When Participants Don’t Wish to Participate in Participatory Action Research, and When Others Participate on Their Behalf: The Representation of Communities by Real and Faux Participants

When Participants Don’t Wish to Participate in Participatory Action Research, and When Others... This article focuses on methodological and epistemological issues arising from a research project with two Gypsy communities (2010–2012) in the South West of England. Although the two communities seem to share cultural roots and values, and live within a few miles of each other, they have contrasting experiences within the education system and very different relationships with the surrounding mainstream communities. The article explores difficulties emerging as a consequence of the contrasting positions of the participant communities, the differing research aspirations and practices across the research team, and also the tensions between ethnographic work and participatory action research. It queries the problematic nature of participation, and proposes the concept of the faux-participant. http://www.deepdyve.com/assets/images/DeepDyve-Logo-lg.png The Urban Review Springer Journals

When Participants Don’t Wish to Participate in Participatory Action Research, and When Others Participate on Their Behalf: The Representation of Communities by Real and Faux Participants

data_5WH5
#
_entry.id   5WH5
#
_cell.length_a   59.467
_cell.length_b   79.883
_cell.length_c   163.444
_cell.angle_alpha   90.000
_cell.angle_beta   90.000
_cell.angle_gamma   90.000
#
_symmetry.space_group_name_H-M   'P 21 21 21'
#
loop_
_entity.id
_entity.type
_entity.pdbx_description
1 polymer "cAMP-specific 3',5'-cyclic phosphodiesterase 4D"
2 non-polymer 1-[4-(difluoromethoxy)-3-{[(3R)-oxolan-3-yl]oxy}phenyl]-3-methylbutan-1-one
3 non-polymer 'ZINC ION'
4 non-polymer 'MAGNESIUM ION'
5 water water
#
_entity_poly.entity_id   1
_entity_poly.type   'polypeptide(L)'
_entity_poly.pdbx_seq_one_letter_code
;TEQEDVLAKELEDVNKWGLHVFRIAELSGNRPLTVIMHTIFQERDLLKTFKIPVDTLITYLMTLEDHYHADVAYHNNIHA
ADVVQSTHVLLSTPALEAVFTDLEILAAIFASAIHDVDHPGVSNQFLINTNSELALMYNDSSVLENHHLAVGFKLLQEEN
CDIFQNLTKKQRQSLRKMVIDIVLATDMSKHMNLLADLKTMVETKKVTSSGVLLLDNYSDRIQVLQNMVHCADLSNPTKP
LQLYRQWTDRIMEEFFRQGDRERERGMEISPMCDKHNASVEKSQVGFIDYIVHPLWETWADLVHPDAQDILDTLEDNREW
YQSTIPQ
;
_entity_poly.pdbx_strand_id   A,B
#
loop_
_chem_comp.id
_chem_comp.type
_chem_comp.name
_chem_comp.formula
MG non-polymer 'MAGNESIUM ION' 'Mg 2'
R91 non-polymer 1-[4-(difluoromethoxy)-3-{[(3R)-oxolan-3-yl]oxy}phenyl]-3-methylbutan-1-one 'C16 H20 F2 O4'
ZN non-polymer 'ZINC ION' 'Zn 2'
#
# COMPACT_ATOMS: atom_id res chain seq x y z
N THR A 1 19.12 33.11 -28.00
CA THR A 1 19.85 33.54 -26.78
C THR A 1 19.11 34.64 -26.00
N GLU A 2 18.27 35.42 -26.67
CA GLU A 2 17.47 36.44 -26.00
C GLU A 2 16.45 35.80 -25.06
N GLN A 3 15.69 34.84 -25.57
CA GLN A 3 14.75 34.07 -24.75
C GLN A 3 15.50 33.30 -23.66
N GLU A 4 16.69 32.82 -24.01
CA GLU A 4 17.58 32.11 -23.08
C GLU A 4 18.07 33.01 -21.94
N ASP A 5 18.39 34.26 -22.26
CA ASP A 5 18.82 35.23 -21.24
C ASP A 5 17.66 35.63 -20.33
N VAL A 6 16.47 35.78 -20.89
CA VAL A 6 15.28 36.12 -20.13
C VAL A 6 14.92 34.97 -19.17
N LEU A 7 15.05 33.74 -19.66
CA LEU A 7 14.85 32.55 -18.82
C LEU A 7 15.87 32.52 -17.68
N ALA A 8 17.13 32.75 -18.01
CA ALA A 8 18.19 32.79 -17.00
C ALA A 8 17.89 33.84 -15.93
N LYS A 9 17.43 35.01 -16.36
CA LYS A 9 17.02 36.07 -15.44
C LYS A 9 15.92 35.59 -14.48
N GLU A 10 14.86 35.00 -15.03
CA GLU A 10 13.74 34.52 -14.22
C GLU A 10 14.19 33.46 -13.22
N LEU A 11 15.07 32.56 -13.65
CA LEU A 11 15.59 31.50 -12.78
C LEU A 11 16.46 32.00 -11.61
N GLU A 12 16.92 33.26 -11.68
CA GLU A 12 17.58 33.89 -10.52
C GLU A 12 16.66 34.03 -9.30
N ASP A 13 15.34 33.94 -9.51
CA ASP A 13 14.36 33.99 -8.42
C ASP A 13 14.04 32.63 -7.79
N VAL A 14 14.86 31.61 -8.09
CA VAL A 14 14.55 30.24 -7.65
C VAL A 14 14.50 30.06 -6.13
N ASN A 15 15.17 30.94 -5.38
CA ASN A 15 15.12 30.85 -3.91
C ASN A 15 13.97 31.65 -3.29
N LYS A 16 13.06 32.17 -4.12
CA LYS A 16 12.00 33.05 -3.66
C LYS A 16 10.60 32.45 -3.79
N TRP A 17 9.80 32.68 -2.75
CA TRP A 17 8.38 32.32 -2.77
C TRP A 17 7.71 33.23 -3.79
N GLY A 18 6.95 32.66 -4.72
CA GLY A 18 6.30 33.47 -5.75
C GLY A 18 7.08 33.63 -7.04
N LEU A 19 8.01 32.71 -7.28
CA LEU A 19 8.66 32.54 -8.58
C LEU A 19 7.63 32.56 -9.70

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Publisher
Springer Netherlands
Copyright
Copyright © 2017 by Springer Science+Business Media New York
Subject
Education; Education, general; Community and Environmental Psychology; Sociology, general
ISSN
0042-0972
eISSN
1573-1960
D.O.I.
10.1007/s11256-016-0390-9
Publisher site
See Article on Publisher Site

Abstract

This article focuses on methodological and epistemological issues arising from a research project with two Gypsy communities (2010–2012) in the South West of England. Although the two communities seem to share cultural roots and values, and live within a few miles of each other, they have contrasting experiences within the education system and very different relationships with the surrounding mainstream communities. The article explores difficulties emerging as a consequence of the contrasting positions of the participant communities, the differing research aspirations and practices across the research team, and also the tensions between ethnographic work and participatory action research. It queries the problematic nature of participation, and proposes the concept of the faux-participant.

Journal

The Urban ReviewSpringer Journals

Published: Jan 6, 2017

References

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